I joined, a little while back, a group on Facebook that talks about Fuji, their cameras, and lens. I was hoping to find here a positivity about the work produced by the photographers. I did find some of this, but I also found a lot of people commenting on the x-trans sensor, and how it created ‘worm’ like artifacts when you examined the pictures at around 300%. They went on to say that you needed some extra software to sit in between Lightroom and the camera RAW files, to make this problem go away……. or at least be reduced.
I have to ask myself at this point, why would you examine your images at 300%? , or even more in some cases – so, in an attempt to make things right in my head, I too examined my Fuji images carefully at 300, and 400% to see what all the fuss was about – and yes, if you look, especially at higher ISO, you can see the artifacts which do indeed look like ‘worms’.
What does this mean for me?
Well, the answer actually is nothing… I have successfully processed all my images with Lightroom, and mostly nothing else, at every ISO from 200 – through to 12,800, and been pretty happy with the results.
I put this image up as an example – and was immediately told that ‘worms’ would not show up in this type of image – I would see it more in shots of trees…..
So, off I went to look for images that had foliage in….
Zooming in to 300% made the image look a tad odd, but then I looked at images taken with my Canon 1DX at 300%, and they looked a bit odd too.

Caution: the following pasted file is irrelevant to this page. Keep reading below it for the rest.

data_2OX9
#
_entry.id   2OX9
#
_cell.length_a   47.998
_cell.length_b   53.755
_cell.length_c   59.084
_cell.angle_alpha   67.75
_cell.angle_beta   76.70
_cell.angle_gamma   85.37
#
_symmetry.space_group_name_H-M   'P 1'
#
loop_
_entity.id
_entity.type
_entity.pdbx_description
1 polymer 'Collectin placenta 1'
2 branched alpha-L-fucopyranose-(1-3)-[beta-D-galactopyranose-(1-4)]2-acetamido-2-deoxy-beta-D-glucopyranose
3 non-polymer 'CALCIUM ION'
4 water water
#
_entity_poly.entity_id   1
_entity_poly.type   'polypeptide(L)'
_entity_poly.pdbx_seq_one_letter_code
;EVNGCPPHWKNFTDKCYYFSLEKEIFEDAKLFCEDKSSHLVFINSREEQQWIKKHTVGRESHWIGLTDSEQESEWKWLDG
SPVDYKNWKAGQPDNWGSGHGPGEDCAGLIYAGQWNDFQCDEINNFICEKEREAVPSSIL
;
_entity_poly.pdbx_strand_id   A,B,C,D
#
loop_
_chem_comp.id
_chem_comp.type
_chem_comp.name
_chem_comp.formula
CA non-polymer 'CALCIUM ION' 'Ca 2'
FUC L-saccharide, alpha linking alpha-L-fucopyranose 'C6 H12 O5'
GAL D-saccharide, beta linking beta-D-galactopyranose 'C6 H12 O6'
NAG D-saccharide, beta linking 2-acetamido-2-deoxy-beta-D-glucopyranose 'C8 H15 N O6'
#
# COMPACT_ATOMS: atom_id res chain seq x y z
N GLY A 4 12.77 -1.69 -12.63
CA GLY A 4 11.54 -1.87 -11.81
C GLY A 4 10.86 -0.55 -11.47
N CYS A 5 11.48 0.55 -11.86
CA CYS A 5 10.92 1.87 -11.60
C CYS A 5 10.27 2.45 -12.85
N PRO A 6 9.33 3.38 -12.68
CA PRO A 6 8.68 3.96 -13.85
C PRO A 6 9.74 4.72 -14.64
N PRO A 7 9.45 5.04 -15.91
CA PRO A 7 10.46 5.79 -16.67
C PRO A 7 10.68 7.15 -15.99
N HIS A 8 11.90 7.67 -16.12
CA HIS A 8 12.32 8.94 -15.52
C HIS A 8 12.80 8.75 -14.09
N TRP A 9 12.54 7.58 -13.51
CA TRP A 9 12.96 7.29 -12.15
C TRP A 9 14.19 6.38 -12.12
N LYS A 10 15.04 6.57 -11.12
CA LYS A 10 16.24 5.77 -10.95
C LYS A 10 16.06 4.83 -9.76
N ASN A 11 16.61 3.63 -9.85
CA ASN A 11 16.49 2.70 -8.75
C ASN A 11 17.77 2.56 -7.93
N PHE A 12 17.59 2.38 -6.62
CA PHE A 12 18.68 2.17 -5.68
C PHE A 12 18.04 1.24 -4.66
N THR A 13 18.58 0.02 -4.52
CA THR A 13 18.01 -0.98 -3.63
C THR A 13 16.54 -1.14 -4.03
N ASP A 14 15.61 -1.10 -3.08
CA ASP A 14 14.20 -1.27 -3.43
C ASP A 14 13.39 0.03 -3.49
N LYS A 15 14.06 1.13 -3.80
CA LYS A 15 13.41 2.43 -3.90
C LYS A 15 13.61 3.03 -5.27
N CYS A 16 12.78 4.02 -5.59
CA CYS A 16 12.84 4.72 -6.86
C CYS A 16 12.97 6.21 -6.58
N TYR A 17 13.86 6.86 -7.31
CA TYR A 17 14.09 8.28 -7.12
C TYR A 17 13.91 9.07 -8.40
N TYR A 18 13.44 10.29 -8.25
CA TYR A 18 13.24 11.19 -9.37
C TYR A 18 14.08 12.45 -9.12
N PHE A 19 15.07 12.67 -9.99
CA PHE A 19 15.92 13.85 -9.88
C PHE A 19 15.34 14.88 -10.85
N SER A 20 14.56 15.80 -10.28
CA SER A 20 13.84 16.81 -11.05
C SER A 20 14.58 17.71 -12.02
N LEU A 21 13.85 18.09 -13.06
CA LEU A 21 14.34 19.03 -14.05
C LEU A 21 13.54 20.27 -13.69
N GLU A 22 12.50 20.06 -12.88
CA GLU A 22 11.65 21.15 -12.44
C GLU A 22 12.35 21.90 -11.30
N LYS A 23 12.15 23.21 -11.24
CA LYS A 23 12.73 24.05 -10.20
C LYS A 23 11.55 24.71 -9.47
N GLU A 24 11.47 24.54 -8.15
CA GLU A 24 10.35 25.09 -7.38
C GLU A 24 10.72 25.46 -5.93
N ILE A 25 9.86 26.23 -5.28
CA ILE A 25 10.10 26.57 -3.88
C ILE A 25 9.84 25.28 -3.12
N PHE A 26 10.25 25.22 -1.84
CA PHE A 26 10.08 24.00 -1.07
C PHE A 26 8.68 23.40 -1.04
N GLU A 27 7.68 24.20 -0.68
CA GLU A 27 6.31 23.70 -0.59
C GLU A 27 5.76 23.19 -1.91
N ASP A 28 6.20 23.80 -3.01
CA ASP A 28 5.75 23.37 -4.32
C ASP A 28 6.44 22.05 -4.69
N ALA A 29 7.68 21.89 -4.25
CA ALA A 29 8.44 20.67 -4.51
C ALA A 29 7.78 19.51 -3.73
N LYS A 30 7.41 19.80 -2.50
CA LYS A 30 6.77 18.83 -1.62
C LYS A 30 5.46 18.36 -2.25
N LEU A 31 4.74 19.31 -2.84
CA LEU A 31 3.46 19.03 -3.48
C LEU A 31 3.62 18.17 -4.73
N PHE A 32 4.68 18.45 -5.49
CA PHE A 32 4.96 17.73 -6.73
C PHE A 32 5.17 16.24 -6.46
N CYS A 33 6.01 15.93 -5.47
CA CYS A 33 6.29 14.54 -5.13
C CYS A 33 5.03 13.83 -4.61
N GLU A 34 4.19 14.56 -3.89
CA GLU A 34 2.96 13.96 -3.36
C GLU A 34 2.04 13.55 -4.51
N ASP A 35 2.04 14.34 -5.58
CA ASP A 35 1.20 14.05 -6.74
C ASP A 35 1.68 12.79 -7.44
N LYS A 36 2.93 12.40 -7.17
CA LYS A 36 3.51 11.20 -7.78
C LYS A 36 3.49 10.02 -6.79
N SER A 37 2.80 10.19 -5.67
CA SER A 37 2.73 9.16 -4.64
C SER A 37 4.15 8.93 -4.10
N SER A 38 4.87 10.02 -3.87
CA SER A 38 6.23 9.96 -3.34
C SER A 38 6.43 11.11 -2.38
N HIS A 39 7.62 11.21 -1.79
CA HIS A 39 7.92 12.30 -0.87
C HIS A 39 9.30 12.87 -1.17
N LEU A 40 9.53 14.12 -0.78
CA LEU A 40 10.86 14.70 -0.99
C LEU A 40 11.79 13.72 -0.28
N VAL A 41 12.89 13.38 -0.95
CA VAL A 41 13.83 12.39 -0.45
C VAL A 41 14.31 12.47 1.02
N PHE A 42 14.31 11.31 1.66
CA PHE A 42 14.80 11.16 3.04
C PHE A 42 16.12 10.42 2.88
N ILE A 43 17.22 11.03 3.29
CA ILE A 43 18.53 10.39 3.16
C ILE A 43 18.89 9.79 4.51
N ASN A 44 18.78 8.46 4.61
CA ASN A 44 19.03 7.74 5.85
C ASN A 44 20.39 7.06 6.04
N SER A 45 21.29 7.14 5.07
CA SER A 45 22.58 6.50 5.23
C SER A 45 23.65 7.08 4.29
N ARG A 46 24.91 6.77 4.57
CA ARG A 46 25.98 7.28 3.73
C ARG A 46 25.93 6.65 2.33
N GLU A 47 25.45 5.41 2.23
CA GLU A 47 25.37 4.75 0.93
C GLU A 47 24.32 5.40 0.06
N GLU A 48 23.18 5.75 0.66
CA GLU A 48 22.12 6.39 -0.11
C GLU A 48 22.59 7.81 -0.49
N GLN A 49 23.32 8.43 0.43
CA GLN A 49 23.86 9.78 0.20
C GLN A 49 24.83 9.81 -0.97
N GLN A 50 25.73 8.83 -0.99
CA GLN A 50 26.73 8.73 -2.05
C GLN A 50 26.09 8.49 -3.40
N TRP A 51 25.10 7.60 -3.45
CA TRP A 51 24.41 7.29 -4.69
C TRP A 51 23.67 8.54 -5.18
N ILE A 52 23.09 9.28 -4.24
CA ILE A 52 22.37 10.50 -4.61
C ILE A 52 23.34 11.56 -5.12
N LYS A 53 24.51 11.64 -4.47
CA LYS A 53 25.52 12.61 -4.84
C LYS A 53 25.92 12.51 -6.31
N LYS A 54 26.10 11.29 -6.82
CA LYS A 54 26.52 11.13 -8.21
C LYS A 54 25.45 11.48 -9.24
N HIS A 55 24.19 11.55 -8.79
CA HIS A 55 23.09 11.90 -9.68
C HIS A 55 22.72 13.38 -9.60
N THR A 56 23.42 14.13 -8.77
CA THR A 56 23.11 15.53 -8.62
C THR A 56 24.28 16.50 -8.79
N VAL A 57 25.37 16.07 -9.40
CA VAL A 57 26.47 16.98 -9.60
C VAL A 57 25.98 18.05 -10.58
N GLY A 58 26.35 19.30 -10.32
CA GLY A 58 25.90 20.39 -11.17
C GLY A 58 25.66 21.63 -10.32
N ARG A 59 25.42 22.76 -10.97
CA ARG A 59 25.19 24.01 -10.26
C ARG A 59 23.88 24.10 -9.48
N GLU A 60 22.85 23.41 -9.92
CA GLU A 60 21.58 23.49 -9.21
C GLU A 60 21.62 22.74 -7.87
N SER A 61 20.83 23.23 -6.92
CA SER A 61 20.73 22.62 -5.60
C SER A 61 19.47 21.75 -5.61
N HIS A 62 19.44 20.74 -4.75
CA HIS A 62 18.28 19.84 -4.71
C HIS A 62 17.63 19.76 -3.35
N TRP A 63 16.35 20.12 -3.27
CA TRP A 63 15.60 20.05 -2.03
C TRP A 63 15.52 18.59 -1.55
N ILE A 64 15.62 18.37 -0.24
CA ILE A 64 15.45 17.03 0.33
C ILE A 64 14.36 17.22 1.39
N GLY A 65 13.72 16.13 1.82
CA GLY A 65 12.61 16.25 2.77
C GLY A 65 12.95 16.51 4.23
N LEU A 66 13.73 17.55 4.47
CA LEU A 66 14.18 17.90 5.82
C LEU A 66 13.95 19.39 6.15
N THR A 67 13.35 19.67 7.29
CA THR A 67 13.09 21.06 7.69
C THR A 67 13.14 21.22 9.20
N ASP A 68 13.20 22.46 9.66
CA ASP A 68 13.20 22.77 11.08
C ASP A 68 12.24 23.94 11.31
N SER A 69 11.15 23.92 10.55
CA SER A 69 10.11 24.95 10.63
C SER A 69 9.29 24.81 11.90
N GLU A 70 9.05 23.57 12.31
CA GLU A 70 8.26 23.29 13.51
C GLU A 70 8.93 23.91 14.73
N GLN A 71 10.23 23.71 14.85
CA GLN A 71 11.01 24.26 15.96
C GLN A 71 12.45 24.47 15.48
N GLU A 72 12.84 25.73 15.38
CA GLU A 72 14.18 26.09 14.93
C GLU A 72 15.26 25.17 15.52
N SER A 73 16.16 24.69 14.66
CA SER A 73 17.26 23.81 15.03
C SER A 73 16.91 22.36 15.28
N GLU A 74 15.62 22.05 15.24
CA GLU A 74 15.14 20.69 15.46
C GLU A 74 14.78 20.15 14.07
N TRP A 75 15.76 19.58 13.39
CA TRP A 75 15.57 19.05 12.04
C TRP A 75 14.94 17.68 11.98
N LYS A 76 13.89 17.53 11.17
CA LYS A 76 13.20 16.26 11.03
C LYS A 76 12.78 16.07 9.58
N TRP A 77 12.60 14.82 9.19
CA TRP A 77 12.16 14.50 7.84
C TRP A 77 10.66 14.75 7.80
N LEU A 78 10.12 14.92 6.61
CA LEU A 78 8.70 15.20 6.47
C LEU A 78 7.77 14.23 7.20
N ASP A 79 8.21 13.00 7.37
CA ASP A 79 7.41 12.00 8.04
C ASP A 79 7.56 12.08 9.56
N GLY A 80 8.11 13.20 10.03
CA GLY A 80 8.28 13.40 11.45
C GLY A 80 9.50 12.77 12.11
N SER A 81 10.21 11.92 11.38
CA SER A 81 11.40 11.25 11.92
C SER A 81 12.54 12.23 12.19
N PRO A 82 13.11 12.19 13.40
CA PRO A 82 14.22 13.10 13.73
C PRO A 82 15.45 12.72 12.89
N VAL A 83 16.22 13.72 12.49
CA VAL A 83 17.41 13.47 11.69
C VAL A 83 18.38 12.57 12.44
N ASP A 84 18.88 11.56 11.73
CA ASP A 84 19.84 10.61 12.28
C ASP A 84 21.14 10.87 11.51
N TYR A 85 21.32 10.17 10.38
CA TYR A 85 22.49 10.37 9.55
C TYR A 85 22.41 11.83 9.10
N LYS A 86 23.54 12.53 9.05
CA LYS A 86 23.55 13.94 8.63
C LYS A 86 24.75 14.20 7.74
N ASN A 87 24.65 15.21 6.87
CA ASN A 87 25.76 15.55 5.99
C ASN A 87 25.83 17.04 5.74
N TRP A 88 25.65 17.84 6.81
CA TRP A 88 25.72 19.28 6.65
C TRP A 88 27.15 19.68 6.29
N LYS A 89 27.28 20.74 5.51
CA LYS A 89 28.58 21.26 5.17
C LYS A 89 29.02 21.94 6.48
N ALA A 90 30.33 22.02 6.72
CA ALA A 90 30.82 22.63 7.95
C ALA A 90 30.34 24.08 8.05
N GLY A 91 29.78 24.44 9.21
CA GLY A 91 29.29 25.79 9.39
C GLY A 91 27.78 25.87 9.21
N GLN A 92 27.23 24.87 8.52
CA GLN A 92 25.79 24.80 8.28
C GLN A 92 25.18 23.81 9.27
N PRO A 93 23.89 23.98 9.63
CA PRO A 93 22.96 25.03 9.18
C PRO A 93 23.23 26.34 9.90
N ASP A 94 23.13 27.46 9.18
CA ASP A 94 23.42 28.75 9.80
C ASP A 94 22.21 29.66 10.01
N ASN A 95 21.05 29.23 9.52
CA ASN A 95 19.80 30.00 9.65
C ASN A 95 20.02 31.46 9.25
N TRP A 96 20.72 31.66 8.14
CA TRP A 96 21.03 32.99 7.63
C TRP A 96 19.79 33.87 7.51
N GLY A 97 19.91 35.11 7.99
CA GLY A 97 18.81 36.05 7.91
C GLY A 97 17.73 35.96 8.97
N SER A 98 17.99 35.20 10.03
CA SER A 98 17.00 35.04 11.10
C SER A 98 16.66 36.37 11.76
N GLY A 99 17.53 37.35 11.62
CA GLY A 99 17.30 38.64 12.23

What’s the answer? – well for me, the answer is to do nothing at all… We have to accept that if an image is good enough at 100%, then it’s going to be good enough.
I have printed images from the Fuji X-T3 at 30″ x 20″ with no discernable lack of quality. I enter competitions on a fairly regular basis both nationally, and internationally with a reasonable amount of success. The images that fail, are not failing because of ‘worms’, they fail simply because they can’t compete with the other photographs that have been entered on that day.
The positive aspects of photography have been shown on many levels – I find it not only theraputic, but companionable, and so to the nay sayers within the Fuji community, I say this – “Forget what images look like at 400%, get out and shoot – enjoy your photography, and accept the camera for what it is. Learn your post processing, and your photographs will blossom”.
Enjoy the Spring sunshine which has hit the UK these last few days… get some good shots taken, and forget about the Lumbricus in your files…..